– I believe that justice is the main element of sensitivity and the authorities should focus their efforts on this area. Unfortunately, in the last year, in this field, we have seen no progress, but rather a regression. I noticed how people who, at least, have a not very clear and transparent past returned to office. It is a maximum sensitivity when judges somehow involved in the laundromat or those who have made hyper-controversial decisions in society return to their office.

    – How worrying are the inactions in the judiciary and corruption for the development of the country, for attracting investors?

    -Very worrying. An investor will look with interest at any investment space when he knows that in that space he benefits from two nets – independent justice and a secure banking system. When the two safety nets are not stretched properly, you have a lot of reservations.

    – Iași-Ungheni-Chișinău gas pipeline, seen as a first attempt to build a common infrastructure between Romania and Moldova… In your opinion, is there enough political will in Chișinău to start pumping natural gas and take the country out of the dependence of the Russian Federation?

    – Political will is important and necessary, but not enough. There must be somewhere an economic-financial calculation on what that gas pipeline means. This gas pipeline offers an extremely important alternative to Moldova, including when it comes to negotiating prices with other suppliers. At the moment there is this alternative and we have to see if in the future it will be used by the Moldovan authorities. 

    – On the social field, let’s refer to Romania’s assistance offered in the context of the COVID-19 pandemic. How is it that, in such a difficult period, Romania also found resources for Moldova – humanitarian assistance through the 42 doctors, and protective materials, as well as financial sources?

    – Medical equipment and medicines totalling about 3.5 million euros were provided. We, Romanians, have always been with the citizens of the Republic of Moldova. We always offered aid, even if we also faced sometimes difficult situations. It is normal and natural to help in such miserable times when everyone is affected by this pandemic.

    – How do you appreciate the attitude of the Moldovan party in carrying out the projects financed by Romania, the reaction to the granted aid?

    – Often the assistance provided generously by Romania to the citizens of Moldova, as unconditional as possible, if you want, metaphorically speaking, put under the bridge so that it is not observed, seen or so that someone does not believe what Romania is doing for Moldova. I had such experiences in the past. However, this does not mean that Romania has not been and will not be with the citizens of Moldova, especially in difficult times. Of course, sometimes you would appreciate at least the gestures we make generously and unconditionally, without being hidden or turned into a subject of scandal, or simply ignored.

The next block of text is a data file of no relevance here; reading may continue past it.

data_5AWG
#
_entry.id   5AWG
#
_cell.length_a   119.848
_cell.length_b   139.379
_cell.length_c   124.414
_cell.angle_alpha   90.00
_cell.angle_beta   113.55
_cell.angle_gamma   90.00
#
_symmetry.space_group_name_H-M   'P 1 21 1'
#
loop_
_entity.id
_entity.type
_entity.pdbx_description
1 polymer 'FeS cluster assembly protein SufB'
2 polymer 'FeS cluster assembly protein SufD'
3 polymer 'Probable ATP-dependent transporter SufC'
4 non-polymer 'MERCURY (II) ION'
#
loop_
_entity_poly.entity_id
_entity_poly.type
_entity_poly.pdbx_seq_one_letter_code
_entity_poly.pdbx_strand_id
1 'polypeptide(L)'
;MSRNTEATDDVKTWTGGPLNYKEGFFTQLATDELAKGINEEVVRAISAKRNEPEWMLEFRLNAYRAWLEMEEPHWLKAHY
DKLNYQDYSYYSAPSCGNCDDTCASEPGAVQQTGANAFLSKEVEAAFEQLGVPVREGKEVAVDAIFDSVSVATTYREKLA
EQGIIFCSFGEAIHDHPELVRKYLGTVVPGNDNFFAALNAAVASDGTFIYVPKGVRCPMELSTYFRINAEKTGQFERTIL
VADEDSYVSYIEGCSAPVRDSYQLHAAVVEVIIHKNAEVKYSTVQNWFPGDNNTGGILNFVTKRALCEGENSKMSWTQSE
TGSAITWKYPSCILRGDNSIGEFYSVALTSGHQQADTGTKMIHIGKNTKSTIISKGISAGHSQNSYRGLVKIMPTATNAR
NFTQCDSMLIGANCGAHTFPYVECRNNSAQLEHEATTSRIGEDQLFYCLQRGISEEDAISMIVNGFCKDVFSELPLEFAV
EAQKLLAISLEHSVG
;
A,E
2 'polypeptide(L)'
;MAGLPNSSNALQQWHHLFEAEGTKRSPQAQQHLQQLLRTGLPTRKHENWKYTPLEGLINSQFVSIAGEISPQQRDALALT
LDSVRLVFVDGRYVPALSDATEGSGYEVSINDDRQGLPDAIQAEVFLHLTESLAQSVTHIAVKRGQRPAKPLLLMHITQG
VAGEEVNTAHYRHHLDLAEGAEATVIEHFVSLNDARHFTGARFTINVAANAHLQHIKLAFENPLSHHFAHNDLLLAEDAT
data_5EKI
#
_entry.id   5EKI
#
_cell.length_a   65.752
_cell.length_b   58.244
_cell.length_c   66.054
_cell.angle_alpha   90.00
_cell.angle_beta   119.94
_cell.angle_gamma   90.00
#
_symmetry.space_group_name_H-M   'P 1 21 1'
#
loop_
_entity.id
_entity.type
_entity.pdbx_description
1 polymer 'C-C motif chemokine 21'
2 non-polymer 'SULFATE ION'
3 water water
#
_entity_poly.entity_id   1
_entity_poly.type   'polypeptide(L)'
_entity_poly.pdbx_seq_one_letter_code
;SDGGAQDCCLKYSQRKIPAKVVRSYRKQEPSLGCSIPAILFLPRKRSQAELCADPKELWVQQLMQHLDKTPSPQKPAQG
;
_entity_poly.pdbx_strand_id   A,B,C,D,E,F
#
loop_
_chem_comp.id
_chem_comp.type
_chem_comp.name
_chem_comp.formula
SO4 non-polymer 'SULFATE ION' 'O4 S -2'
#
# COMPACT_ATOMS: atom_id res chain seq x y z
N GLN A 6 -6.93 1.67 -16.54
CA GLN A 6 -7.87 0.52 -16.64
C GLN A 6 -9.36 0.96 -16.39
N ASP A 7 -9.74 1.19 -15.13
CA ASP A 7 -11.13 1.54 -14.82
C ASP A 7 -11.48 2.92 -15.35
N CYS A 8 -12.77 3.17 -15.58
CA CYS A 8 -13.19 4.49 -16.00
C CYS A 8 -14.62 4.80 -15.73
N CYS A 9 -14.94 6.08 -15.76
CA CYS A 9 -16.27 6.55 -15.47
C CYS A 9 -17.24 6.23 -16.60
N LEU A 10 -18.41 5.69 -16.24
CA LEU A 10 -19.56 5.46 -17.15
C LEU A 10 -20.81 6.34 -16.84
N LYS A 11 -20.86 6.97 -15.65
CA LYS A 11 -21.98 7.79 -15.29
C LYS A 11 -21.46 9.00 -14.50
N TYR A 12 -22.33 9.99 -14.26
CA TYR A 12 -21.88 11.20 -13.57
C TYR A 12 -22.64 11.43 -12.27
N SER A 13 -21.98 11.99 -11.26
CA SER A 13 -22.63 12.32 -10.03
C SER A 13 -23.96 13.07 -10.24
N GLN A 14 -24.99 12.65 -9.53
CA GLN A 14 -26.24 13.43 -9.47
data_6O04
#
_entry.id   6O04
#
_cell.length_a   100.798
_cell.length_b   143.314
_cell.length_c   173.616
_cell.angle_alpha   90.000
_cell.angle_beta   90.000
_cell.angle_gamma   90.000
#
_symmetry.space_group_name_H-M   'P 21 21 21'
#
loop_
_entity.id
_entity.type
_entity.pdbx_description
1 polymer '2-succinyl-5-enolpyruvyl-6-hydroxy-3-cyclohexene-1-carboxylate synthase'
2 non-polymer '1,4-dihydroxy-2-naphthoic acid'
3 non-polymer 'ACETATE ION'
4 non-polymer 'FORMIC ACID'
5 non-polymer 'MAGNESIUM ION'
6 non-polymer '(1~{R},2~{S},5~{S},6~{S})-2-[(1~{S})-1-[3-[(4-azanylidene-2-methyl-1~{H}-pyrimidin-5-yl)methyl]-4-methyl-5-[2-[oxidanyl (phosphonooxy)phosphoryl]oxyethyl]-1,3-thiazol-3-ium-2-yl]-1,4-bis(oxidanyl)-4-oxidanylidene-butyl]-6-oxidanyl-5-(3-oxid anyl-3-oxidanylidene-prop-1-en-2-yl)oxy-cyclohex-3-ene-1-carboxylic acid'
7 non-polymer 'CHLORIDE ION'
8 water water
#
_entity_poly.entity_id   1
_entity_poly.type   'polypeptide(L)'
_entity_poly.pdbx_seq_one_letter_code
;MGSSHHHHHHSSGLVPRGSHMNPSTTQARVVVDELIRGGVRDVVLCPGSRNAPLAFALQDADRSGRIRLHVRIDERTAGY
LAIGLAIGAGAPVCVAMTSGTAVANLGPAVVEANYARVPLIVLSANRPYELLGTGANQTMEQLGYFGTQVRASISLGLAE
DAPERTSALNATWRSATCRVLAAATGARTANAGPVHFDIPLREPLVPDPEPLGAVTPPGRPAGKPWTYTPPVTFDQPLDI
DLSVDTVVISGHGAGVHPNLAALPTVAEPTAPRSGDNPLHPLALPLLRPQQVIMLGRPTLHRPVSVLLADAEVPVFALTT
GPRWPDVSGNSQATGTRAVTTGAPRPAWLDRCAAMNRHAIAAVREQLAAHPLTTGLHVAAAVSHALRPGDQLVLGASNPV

– Recently, the Romanian Ministry of Foreign Affairs announced a voluntary contribution of 250,000 euros to implement projects in support of civil society and the independent media of Moldova. What should our media market be like to be considered independent and impartial?

    – The press needs money and the conviction that it must remain professional. An independent press is a valuable press. Lately, I have found that some media outlets, which I felt had a balanced policy in difficult economic conditions, have given up standards. It’s a shame. Especially in difficult times, we need an independent press that presents a faithful mirror of society, whether you like it or not what you see in that mirror. Quality journalism in Moldova must be financially supported.

    – What are Romania’s priorities for the next year in relations with Moldova?

    – We are at the end of the year, but that does not mean that we have completed the diplomatic agenda. As soon as Ms. Maia Sandu will be sworn in as President of Moldova, most likely, the President of Romania, Klaus Iohannis will pay a visit to Chișinău. On this occasion, the common projects we want to develop will be discussed. One thing is certain, Romania remains consistent with supporting the European course of Moldova, supporting projects dedicated exclusively to the citizens of Moldova.

    – What does the mission you have in Moldova mean for you, for your family?

    -It’s a high-responsibility mission. A mission that honors me and obliges me at the same time. It is a mission of the soul. It is a difficult one but it is not always easy to be the ambassador of Romania in Moldova because you know that the expectations towards you are always high and legitimate both from many Romanian citizens in Moldova and from the Romanian authorities, who have always regarded the relationship with Moldova as one of the soul. This relationship sometimes goes beyond political and diplomatic canons, because we have a relationship that is based on a community of language, culture, history, and traditions. It is a relationship that unites many families on the two banks of the Prut river.

    – Thank you.

    AUTHOR MAIL eng.zdg@gmail.com